Nuts for Squirrels

When I started looking into opportunities to get involved with squirrel conservation, I expected to see many efforts that focus on the European Red Squirrel in the UK and Ireland- and my expectations were more than met. In fact, I had to do a little digging to find groups that even mentioned other squirrel species, but they are out there, and there are many, many ways to participate in squirrel conservation.

Starting with the most popular kid at squirrel school, you’ve got a number of options for helping European red squirrels (and this is only a tiny sample of the groups out there- I didn’t want to run out of space before I got to any other species…)- from the UK Forestry Commission’s Red Squirrel Conservation work to the Red Squirrel United Project, or the Red Squirrel Survival Trust, or Scottish Wildlife Trust’s Saving Scotland’s Red Squirrel program, or any of the other regional groups, you can donate time and/or money, you can report sightings, you can take part in monitoring surveys, and, for those of us on the far side of the pond who have suddenly realized how close the end of the year is, you can buy Allerdale Red Squirrel Group’s 2016 calendar.

The Delmarva fox squirrel population is growing thanks to conservation efforts. Photo courtesy of USFWS

The Delmarva fox squirrel population is growing thanks to conservation efforts. Photo courtesy of USFWS

I did manage to find a research project involving red squirrels in North America that was looking for public help, but the VT Center for Ecosystem Studies wants volunteers to help document bird nest and squirrel distribution to better understand the impact of red squirrels on nestling survival- it’s not about protecting red squirrels, but it is research about squirrels, and they do want help from everyone.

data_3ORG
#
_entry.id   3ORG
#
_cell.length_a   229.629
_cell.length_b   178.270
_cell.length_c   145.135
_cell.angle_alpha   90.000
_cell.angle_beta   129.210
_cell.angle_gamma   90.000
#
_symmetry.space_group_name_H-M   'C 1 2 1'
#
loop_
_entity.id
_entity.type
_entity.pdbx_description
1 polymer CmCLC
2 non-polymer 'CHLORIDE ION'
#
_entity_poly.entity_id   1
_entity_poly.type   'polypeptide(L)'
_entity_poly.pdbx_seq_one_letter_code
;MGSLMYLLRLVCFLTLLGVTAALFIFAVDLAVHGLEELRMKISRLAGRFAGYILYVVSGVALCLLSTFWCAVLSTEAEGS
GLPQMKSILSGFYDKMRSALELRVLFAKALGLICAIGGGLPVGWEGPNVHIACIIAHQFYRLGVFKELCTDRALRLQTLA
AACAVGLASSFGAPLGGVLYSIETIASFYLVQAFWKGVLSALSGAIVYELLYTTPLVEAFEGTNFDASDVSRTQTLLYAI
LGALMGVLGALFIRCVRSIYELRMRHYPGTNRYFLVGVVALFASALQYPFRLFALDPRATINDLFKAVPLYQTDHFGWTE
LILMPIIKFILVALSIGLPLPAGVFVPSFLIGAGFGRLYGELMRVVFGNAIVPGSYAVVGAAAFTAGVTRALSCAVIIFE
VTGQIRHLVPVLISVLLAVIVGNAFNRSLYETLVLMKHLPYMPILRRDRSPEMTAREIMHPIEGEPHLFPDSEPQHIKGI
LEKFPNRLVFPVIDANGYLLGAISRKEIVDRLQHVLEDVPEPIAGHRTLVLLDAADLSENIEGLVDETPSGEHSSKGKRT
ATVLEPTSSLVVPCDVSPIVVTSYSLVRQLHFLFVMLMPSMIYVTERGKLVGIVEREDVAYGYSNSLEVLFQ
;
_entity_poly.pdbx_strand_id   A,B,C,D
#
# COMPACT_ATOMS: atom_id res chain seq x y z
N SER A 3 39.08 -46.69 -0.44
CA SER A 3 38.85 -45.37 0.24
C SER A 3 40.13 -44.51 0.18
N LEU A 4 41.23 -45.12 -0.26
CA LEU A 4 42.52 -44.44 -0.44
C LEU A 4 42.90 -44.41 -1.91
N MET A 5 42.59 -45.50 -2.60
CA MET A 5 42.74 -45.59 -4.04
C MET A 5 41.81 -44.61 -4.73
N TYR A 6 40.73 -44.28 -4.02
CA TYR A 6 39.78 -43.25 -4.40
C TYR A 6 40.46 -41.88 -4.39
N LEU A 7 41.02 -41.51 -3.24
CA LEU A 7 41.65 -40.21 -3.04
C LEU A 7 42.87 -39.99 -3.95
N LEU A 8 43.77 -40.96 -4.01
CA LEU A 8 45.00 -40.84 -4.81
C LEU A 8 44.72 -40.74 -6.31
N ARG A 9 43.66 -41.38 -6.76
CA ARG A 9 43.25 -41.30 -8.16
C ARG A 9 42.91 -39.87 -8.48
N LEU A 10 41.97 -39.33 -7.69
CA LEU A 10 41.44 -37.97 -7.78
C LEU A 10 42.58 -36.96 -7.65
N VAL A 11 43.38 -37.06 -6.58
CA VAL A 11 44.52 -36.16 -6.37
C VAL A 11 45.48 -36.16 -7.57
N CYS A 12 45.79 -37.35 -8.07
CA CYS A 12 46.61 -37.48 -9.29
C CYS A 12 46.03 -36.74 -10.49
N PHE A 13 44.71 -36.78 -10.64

Looking at other squirrel species in North America, several programs have specifically targeted species living in forests across the continent- Oregon Fish & Wildlife has a “Living with Wildlife: Tree Squirrels” factsheet; Conservation Northwest is looking for donations and volunteers to help them monitor the western gray squirrel and the Pacific Biodiversity Institute needs volunteers to help deploy hair tubes as part of a population study for the same subspecies; Washington Fish & Wildlife provides plans for nest boxes that work for both Douglas and flying squirrels; the Humane Society Wildlife Land Trust has a sanctuary creation and monitoring program for wildlife including the southern flying squirrel; and, if you just want to ensure tree squirrels are regular visitors to your yard, there are squirrel feeder designs.

There are also a number of conservation efforts that focus on ground squirrels- Defenders of Wildlife has been working to protect the Mohave ground squirrel and the Ojai Valley Land Conservancy has been working to protect the California ground squirrel; Wild Earth Guardians has a prairie dog protection program, and they are looking for volunteers to help with office work and photography; both the Great Plains Restoration Council and Northern Rockies Conservation Cooperative include prairie dogs in their conservation work and you can make donations to their organizations; and the Utah Prairie Dog Habitat Credits Exchange and Safe Harbor Program encourages ranchers to maintain habitat for prairie dogs in return for financial benefits.

So there are lots of ways we can get involved with squirrel conservation, whether we want to directly participate in squirrel protection or contribute from a distance, whether we want to focus on squirrels leaping from tree to tree or on squirrels in underground burrows, and whether we want to work just with squirrel species or broaden our efforts to the entire ecosystem. And, if you think that perhaps efforts to support squirrel populations don’t really make a difference, check out the latest announcement about the Delmarva fox squirrel for some good news on the squirrel front.